FIG. 2A is a block diagram of an integrated security system 200A comprising a security coprocessor (SCP) 204A, under an embodiment. The SCP 204A of the integrated security system 200A couples or connects to a security panel 202A and to an interactive security system 206A. Communication channels or paths 230A are formed between the SCP 204A and the security panel 202A and the interactive security system 206A, and the SCP 204A controls the communication channels 230A and therefore the communications among the security panel 202A and the interactive security system 206A.

Wired or wireless sensors 212A (e.g., door sensor, window sensors, infrared sensors, heat sensors, smoke sensors, etc.) are monitored by the security panel 202A, which is a component of a security system. The security panel 202A connects to the phone line for reporting alarms to the CMS, as described above. The security panel also incorporates a battery with associated charging and switch-over circuitry.

The interactive security system 206A communicates with wired and/or wireless devices or components 216A (e.g., Internet Protocol (IP) devices, cameras, touchscreen input/output devices, thermostats, controllers, etc.). A battery 210A is coupled to the security panel 202A and the interactive security system 206A. The integrated security system 200A comprises a power switch 208A coupled to the security panel 202A, SCP 204A, and the interactive security system 206A.

The SCP 204A orchestrates the behavior of the integrated security system 200A during external power interruptions. The SCP 204A also coordinates the communication between the security panel 202A and the processor of the interactive security system 206A, ensuring a stable flow of data between these systems or components. Further examples of components, configurations and operations of the integrated security system 200A can be found in the Related Applications.

Power flows from the external power source 220A into the security panel 202A, which then controls or supplies power to the SCP 204A and, via a power switch 208A, to the interactive security system 206A processor. In the event of an external power failure, the security panel 202A communicates the failure condition to the SCP 204A. The SCP 204A signals the power switch 208A to turn off power to the interactive security system 206A processor, thereby reducing the overall system power consumption. Critical power during power failures is now only applied to the key subsystems that are required to be up and running, namely the security panel 202A, the SCP 204A and the communications radio or device (e.g., Global System for Mobile Communications (GSM) radio, etc.) of the interactive security system 206A (for backup in case the phone line goes down).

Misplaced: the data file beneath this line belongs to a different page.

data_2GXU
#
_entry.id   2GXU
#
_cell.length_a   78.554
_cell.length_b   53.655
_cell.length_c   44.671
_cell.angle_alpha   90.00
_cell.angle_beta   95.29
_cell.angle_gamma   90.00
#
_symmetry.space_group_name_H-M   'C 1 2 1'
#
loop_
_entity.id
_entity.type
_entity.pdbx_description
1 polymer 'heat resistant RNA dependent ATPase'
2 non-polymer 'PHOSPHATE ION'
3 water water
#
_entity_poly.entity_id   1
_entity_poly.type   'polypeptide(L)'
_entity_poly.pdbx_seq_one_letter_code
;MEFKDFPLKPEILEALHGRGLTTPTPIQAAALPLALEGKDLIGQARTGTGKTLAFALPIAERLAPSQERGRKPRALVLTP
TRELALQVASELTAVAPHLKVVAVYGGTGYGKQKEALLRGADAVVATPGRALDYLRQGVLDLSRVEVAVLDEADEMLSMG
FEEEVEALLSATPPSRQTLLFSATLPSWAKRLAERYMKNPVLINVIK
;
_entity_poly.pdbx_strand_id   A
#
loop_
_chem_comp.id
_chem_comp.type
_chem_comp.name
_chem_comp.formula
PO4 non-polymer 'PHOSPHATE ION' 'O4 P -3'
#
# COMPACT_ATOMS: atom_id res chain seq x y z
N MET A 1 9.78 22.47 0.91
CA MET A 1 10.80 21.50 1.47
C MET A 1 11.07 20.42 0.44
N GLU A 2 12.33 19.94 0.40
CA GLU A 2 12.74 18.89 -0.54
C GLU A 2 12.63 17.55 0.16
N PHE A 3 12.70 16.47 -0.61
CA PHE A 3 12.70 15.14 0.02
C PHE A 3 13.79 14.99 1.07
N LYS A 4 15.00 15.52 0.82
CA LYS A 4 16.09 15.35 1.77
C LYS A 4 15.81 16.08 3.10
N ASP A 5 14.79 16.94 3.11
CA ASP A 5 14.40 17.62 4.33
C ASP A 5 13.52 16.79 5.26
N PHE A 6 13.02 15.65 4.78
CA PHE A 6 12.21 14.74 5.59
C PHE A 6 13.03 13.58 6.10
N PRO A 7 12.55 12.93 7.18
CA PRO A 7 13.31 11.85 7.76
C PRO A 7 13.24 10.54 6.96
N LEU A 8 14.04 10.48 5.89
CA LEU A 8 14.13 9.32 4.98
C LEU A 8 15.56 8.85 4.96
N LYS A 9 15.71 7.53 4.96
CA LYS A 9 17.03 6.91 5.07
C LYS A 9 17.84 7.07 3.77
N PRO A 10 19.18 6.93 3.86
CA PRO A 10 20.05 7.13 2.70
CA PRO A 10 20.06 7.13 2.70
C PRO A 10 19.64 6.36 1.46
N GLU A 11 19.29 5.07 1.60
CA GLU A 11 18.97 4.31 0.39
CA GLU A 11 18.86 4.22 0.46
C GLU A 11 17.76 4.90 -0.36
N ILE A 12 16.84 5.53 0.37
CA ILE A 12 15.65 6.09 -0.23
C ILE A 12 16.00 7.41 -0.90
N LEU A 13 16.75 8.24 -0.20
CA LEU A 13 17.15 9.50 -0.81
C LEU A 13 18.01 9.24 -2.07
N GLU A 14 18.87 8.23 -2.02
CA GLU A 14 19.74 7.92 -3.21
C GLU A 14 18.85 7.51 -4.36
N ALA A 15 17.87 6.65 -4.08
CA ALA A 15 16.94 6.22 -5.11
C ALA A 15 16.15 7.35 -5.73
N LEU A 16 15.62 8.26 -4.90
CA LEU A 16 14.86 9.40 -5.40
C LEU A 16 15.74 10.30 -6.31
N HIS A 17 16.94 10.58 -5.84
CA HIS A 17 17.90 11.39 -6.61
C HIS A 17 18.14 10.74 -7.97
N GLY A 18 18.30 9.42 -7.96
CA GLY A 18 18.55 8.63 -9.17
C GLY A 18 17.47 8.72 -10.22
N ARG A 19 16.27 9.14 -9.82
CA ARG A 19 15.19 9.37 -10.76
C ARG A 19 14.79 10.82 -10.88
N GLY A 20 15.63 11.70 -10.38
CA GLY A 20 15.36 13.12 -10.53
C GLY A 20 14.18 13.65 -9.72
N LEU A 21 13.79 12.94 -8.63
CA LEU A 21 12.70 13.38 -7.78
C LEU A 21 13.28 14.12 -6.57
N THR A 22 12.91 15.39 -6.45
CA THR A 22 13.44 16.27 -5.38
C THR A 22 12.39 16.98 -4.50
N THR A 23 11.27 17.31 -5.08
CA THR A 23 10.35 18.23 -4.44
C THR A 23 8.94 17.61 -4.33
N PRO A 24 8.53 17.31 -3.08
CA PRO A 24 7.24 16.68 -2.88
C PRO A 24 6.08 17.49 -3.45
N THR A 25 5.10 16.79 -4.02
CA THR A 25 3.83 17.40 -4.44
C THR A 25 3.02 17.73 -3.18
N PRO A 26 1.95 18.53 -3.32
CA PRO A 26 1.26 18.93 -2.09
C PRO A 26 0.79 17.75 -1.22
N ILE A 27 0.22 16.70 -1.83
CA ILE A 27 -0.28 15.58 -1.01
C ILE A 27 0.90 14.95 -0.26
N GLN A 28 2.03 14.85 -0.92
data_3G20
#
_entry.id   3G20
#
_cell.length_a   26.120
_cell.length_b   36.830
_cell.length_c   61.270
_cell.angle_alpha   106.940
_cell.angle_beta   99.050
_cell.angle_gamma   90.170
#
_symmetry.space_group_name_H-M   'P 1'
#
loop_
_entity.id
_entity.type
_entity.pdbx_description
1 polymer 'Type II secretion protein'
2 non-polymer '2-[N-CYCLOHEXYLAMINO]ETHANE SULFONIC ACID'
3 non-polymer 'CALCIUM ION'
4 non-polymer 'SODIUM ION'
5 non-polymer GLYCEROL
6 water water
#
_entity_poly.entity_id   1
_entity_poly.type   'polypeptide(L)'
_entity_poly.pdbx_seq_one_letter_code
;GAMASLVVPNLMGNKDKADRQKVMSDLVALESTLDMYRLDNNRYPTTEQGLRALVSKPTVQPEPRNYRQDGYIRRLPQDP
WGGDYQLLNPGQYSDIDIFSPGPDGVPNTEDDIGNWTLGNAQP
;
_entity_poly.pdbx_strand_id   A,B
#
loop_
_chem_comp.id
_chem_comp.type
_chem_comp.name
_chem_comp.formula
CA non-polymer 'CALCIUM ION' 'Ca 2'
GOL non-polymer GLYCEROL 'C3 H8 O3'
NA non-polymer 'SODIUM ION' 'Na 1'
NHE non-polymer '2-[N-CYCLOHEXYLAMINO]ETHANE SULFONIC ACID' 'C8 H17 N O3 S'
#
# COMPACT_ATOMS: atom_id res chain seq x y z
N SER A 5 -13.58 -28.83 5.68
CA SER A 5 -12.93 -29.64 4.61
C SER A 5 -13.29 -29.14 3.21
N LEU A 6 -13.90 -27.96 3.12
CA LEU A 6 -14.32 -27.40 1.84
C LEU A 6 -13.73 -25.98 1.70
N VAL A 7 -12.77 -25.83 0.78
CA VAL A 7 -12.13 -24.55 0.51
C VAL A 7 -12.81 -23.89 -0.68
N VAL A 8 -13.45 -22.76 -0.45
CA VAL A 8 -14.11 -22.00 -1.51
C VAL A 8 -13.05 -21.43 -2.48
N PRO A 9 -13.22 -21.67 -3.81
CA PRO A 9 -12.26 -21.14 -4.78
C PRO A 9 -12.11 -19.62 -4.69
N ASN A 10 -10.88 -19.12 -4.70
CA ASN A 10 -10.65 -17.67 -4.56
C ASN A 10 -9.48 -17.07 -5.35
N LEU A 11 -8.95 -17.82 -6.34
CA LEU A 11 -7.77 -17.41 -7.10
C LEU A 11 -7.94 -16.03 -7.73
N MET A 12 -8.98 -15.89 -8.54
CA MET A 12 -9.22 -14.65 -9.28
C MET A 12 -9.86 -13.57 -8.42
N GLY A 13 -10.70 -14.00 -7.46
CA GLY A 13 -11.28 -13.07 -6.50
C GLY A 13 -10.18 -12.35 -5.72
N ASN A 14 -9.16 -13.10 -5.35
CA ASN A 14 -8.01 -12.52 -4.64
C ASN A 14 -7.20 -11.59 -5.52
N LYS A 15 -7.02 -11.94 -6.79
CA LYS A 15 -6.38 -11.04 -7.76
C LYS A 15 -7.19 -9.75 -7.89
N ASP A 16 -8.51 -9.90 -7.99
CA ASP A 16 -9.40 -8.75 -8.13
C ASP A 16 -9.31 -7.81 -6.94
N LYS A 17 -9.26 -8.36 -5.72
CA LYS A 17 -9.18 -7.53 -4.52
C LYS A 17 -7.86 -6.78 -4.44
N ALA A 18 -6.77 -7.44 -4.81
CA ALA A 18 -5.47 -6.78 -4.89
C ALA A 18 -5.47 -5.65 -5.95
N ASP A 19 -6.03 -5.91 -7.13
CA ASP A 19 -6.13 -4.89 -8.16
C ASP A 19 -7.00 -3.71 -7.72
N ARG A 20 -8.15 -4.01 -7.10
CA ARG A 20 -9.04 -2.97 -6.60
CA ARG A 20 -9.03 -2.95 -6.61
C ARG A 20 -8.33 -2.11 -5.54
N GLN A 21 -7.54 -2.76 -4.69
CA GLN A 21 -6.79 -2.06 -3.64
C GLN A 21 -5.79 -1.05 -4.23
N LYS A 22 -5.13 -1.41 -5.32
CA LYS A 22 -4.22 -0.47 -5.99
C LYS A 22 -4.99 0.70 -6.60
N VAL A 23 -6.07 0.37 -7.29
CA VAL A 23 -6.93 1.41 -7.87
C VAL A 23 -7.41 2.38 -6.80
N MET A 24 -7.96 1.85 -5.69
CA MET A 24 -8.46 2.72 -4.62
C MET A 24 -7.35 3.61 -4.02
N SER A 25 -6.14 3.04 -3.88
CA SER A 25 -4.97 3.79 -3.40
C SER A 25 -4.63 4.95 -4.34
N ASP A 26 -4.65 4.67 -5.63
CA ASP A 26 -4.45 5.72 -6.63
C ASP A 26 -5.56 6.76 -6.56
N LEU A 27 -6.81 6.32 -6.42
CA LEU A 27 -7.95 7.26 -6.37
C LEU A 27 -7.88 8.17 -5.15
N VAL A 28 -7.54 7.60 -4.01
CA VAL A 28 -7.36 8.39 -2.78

Much like the security panel 202A, software of the SCP 204A is relatively small and thus more easily tested and maintained. The processor code of the interactive security system 206A is usually relatively larger, but because it does not have to adhere to UL requirements it can be modified and remotely updated as frequently as necessary.

In an embodiment, the gateway described herein is or includes the interactive security system, but the embodiment is not so limited. In an alternative embodiment, the gateway described herein is or includes the interactive security system and the security coprocessor, but the embodiment is not so limited. In another alternative embodiment, the touchscreen described herein is or includes the interactive security system, but the embodiment is not so limited. In yet another alternative embodiment, the touchscreen described herein is or includes the interactive security system and the security coprocessor, but the embodiment is not so limited.